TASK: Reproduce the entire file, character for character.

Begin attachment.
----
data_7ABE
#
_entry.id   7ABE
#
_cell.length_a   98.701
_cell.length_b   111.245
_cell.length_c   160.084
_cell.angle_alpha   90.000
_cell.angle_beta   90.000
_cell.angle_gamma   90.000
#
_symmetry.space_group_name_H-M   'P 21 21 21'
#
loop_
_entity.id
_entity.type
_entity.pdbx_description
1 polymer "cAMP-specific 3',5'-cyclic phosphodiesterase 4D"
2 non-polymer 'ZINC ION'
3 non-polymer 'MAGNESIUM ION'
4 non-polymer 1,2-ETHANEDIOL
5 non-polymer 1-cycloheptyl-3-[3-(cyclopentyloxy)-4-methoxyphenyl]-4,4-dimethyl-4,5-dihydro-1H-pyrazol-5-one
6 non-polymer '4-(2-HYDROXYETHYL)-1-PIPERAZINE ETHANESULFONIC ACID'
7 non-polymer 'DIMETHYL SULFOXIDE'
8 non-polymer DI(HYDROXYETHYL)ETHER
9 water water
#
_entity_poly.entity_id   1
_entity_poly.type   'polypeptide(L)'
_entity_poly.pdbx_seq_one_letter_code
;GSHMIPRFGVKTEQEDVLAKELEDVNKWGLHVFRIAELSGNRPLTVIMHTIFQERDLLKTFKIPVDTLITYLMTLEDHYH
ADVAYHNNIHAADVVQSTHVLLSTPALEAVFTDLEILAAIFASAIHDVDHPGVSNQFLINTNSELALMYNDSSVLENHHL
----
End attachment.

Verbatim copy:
data_7ABE
#
_entry.id   7ABE
#
_cell.length_a   98.701
_cell.length_b   111.245
_cell.length_c   160.084
_cell.angle_alpha   90.000
_cell.angle_beta   90.000
_cell.angle_gamma   90.000
#
_symmetry.space_group_name_H-M   'P 21 21 21'
#
loop_
_entity.id
_entity.type
_entity.pdbx_description
1 polymer "cAMP-specific 3',5'-cyclic phosphodiesterase 4D"
2 non-polymer 'ZINC ION'
3 non-polymer 'MAGNESIUM ION'
4 non-polymer 1,2-ETHANEDIOL
5 non-polymer 1-cycloheptyl-3-[3-(cyclopentyloxy)-4-methoxyphenyl]-4,4-dimethyl-4,5-dihydro-1H-pyrazol-5-one
6 non-polymer '4-(2-HYDROXYETHYL)-1-PIPERAZINE ETHANESULFONIC ACID'
7 non-polymer 'DIMETHYL SULFOXIDE'
8 non-polymer DI(HYDROXYETHYL)ETHER
9 water water
#
_entity_poly.entity_id   1
_entity_poly.type   'polypeptide(L)'
_entity_poly.pdbx_seq_one_letter_code
;GSHMIPRFGVKTEQEDVLAKELEDVNKWGLHVFRIAELSGNRPLTVIMHTIFQERDLLKTFKIPVDTLITYLMTLEDHYH
ADVAYHNNIHAADVVQSTHVLLSTPALEAVFTDLEILAAIFASAIHDVDHPGVSNQFLINTNSELALMYNDSSVLENHHL